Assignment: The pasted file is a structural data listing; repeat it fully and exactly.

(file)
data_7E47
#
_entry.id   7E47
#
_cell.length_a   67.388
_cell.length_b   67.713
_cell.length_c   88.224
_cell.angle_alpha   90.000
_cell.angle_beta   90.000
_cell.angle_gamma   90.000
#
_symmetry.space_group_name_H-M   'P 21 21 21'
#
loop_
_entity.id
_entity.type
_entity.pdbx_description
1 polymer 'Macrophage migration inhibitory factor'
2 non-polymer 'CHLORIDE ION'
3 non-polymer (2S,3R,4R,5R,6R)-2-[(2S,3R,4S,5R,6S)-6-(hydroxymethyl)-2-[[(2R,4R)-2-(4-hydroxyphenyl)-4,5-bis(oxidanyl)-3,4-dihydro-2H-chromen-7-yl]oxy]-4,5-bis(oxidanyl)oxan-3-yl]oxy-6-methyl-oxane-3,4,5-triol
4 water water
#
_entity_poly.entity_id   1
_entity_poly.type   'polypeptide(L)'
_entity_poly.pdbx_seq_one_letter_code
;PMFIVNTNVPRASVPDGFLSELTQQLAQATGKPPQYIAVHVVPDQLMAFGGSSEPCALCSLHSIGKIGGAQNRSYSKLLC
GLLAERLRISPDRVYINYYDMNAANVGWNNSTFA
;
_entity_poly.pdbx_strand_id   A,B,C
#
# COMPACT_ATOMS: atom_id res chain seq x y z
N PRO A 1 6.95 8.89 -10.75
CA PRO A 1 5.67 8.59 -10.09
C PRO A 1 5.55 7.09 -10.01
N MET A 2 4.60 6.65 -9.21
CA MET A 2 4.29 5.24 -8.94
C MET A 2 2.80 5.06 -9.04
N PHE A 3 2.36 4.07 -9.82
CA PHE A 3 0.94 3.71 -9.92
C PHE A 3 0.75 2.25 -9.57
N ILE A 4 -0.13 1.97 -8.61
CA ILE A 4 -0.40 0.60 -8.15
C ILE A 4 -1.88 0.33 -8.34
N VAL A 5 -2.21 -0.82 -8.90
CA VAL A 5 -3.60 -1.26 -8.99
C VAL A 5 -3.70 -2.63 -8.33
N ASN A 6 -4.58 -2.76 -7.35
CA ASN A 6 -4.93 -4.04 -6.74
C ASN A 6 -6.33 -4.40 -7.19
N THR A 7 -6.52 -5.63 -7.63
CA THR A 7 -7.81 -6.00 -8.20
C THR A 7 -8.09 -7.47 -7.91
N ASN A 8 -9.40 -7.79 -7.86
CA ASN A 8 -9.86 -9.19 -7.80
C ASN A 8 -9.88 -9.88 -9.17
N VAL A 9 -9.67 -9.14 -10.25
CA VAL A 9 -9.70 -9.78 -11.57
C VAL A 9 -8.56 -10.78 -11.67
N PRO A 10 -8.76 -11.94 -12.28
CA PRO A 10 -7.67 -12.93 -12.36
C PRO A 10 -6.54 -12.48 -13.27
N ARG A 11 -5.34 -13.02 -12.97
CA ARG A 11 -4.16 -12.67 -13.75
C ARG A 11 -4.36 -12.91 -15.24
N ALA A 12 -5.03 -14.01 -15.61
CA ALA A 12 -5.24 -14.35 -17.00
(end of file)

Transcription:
data_7E47
#
_entry.id   7E47
#
_cell.length_a   67.388
_cell.length_b   67.713
_cell.length_c   88.224
_cell.angle_alpha   90.000
_cell.angle_beta   90.000
_cell.angle_gamma   90.000
#
_symmetry.space_group_name_H-M   'P 21 21 21'
#
loop_
_entity.id
_entity.type
_entity.pdbx_description
1 polymer 'Macrophage migration inhibitory factor'
2 non-polymer 'CHLORIDE ION'
3 non-polymer (2S,3R,4R,5R,6R)-2-[(2S,3R,4S,5R,6S)-6-(hydroxymethyl)-2-[[(2R,4R)-2-(4-hydroxyphenyl)-4,5-bis(oxidanyl)-3,4-dihydro-2H-chromen-7-yl]oxy]-4,5-bis(oxidanyl)oxan-3-yl]oxy-6-methyl-oxane-3,4,5-triol
4 water water
#
_entity_poly.entity_id   1
_entity_poly.type   'polypeptide(L)'
_entity_poly.pdbx_seq_one_letter_code
;PMFIVNTNVPRASVPDGFLSELTQQLAQATGKPPQYIAVHVVPDQLMAFGGSSEPCALCSLHSIGKIGGAQNRSYSKLLC
GLLAERLRISPDRVYINYYDMNAANVGWNNSTFA
;
_entity_poly.pdbx_strand_id   A,B,C
#
# COMPACT_ATOMS: atom_id res chain seq x y z
N PRO A 1 6.95 8.89 -10.75
CA PRO A 1 5.67 8.59 -10.09
C PRO A 1 5.55 7.09 -10.01
N MET A 2 4.60 6.65 -9.21
CA MET A 2 4.29 5.24 -8.94
C MET A 2 2.80 5.06 -9.04
N PHE A 3 2.36 4.07 -9.82
CA PHE A 3 0.94 3.71 -9.92
C PHE A 3 0.75 2.25 -9.57
N ILE A 4 -0.13 1.97 -8.61
CA ILE A 4 -0.40 0.60 -8.15
C ILE A 4 -1.88 0.33 -8.34
N VAL A 5 -2.21 -0.82 -8.90
CA VAL A 5 -3.60 -1.26 -8.99
C VAL A 5 -3.70 -2.63 -8.33
N ASN A 6 -4.58 -2.76 -7.35
CA ASN A 6 -4.93 -4.04 -6.74
C ASN A 6 -6.33 -4.40 -7.19
N THR A 7 -6.52 -5.63 -7.63
CA THR A 7 -7.81 -6.00 -8.20
C THR A 7 -8.09 -7.47 -7.91
N ASN A 8 -9.40 -7.79 -7.86
CA ASN A 8 -9.86 -9.19 -7.80
C ASN A 8 -9.88 -9.88 -9.17
N VAL A 9 -9.67 -9.14 -10.25
CA VAL A 9 -9.70 -9.78 -11.57
C VAL A 9 -8.56 -10.78 -11.67
N PRO A 10 -8.76 -11.94 -12.28
CA PRO A 10 -7.67 -12.93 -12.36
C PRO A 10 -6.54 -12.48 -13.27
N ARG A 11 -5.34 -13.02 -12.97
CA ARG A 11 -4.16 -12.67 -13.75
C ARG A 11 -4.36 -12.91 -15.24
N ALA A 12 -5.03 -14.01 -15.61
CA ALA A 12 -5.24 -14.35 -17.00